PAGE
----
Topics include:
  • Understanding the three must-learn blend modes
  • Adding texture overlays
  • Recovering detail using Luminosity and Pin Light
  • Enhancing highlight and shadow details
  • Instant dust spot removal
  • Using Overlay to add textured type
  • Simulating film grain
  • Adding antique color effects
  • Combining adjustment layers with blending modes
Subjects:
Design Photography
Software:
Photoshop
Author:
Michael Ninness

Splitting edges when sharpening

So here's an image that I want to sharpen. I'm going to go ahead and zoom up to Actual Pixels, Command+1. It's a good idea to always sharpen at the Actual Pixels view. And what we want to do is we want to sharpen the image but limit or hopefully eliminate the haloing that can occur when you sharpen an image. By haloing you get these little pockets of white, these little highlights that look unnatural. So remember when you sharpen an image you are actually increasing the contrast of edge pixels. An edge is defined as a light pixel next to a dark pixel. When you sharpen it, the dark half is getting darker and the light half is getting lighter.

Let's go ahead and begin by duplicating our layer. We typically sharpen on a duplicate. Command+Option+J or Ctrl+ Alt+J to give it a name. We'll call it Sharpen. We'll use one of our sharpen filters. We can go to Filter > Sharpen and then typically we use Smart Sharpen or Unsharp Mask. This time I'll use Smart Sharpen. If you are going to use Smart Sharpen, you want to change it from Gaussian Blur, the default, to Lens Blur. This gives you a better sharpening effect to compensate for softening caused by the lens. If you change it to Gaussian Blur, you are actually using the exact same math that Unsharp Mask is using. So let's change to Lens Blur.

And I'm going to use some values here that kind of exaggerate the haloing effect. That's okay. I just want to prove my point here and show you a way to manage this. I might use lower numbers in real life but for now I go to 150, Radius of 1.2. I'm going to go ahead and click OK. And the image does look sharper, if I turn that layer off, there is before and there is after turning on. But you can these really aggressive halos. Now there is another technique that requires you to use two different layers to control or split the edges of a sharpening effect. Here we have one layer.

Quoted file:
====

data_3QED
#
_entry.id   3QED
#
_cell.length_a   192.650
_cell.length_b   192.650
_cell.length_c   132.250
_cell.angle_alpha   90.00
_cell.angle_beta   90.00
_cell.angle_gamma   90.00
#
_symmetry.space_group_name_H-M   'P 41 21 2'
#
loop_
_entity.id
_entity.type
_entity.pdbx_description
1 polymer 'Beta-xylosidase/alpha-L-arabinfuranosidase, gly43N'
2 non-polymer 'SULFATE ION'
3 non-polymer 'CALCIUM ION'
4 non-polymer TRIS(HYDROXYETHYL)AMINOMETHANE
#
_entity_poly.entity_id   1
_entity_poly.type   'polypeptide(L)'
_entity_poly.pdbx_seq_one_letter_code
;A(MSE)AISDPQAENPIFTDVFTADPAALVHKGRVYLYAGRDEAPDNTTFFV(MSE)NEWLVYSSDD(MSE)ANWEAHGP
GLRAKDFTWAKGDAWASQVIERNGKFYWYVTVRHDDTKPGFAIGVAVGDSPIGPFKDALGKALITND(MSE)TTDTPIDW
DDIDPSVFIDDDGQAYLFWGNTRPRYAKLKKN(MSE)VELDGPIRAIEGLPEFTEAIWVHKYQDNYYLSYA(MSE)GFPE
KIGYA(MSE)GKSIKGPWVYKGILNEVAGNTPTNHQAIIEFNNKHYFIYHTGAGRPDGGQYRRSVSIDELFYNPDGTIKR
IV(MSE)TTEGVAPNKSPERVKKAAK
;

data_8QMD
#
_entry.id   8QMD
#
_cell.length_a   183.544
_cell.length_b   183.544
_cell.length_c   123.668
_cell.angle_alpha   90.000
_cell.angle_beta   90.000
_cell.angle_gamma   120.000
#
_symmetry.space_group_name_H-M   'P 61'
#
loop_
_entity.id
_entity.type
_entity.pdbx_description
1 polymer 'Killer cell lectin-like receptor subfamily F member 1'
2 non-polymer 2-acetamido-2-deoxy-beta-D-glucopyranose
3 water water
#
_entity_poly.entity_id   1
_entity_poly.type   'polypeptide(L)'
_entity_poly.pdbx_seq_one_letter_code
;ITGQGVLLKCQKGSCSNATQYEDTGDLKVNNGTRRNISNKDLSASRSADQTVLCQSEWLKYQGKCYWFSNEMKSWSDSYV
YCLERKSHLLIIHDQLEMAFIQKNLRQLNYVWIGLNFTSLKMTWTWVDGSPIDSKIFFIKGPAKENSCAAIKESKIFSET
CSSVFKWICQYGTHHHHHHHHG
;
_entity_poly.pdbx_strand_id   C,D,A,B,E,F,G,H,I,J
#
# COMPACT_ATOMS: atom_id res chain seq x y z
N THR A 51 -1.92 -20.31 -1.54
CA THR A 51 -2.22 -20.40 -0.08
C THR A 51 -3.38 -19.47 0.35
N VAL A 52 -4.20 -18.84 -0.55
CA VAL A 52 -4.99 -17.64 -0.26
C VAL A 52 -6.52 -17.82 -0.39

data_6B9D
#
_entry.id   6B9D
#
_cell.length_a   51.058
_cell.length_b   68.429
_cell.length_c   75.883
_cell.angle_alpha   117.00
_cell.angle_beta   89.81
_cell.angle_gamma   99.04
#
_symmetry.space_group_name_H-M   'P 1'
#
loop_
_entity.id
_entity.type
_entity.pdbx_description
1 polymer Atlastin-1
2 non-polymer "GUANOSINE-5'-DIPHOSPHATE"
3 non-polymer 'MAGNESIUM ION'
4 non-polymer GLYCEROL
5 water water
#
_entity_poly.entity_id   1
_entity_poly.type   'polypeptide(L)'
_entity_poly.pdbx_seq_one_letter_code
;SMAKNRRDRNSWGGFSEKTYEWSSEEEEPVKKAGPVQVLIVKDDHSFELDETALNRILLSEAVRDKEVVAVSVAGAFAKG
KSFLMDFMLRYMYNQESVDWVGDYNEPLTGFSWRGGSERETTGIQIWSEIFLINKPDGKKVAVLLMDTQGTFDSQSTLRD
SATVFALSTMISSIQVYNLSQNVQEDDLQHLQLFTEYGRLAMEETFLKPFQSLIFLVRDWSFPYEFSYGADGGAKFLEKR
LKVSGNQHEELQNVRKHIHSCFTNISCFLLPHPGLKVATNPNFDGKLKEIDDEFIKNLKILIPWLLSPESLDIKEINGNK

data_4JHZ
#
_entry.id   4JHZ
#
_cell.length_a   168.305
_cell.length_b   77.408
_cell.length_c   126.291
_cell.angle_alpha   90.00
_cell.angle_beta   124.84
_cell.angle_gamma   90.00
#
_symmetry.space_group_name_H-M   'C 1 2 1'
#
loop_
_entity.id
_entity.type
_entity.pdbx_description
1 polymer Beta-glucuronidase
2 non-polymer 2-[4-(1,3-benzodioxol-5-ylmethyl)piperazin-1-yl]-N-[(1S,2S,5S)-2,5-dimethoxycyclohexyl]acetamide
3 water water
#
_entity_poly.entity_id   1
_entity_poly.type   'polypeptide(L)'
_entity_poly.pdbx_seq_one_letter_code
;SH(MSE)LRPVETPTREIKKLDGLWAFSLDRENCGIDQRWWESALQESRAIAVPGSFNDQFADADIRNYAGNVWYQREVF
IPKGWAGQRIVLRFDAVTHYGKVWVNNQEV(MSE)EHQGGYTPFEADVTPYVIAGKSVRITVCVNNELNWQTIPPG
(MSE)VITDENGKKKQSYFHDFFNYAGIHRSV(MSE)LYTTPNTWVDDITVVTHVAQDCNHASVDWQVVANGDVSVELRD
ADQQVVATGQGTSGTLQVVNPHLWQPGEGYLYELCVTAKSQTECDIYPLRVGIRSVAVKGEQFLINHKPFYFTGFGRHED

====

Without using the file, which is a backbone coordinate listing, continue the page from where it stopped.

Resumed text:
We'll change it to Darken and that gives us just the dark edge of the sharpening effect. If I duplicate this layer, Command+J or Ctrl+J, and change it to Lighten, now I have the light half of that edge sharpening effect. And I can control each one separately by lowering their Opacity. Okay, I'm going to go ahead and delete this Lighten layer because I can now do this with one layer. I'm going to change the blend mode back to Normal. The Darken and Lighten technique using multiple layers is fine, it's great, but when you graduate up and you understand the Advanced Blending options, you realize you can do this with one single layer. Instead of using a blend mode, we are going to double click on the thumbnail here and we are going to use the Advanced Blending options.

You will see here I have got a black slider and a white slider. This is the black half of the edge, the dark half of the edge, this is the light half of the edge. The sliders effectively let you split the edges of a sharpening effect. Watch what happens when I move the white slider to the left. You will see I'm able to fine-tune and control just how much halo is actually introduced as a result of the sharpening. So I can just take it down to right about there where I want some highlight enhancement, just not as severe. Then hold down the Option key or the Alt key on Windows and drag to the left to create a little slight transition zone, just splitting the sliders.

If you want to downplay the black slider a little bit, you can as well to deemphasize some of the black edge enhancement, hold down the Alt key or Option key to split the edges there as well. And you have independent control over each half of the edge enhancement when you do a sharpen effect. Pretty darn cool, single layer, just using your friend the Advanced Blending sliders.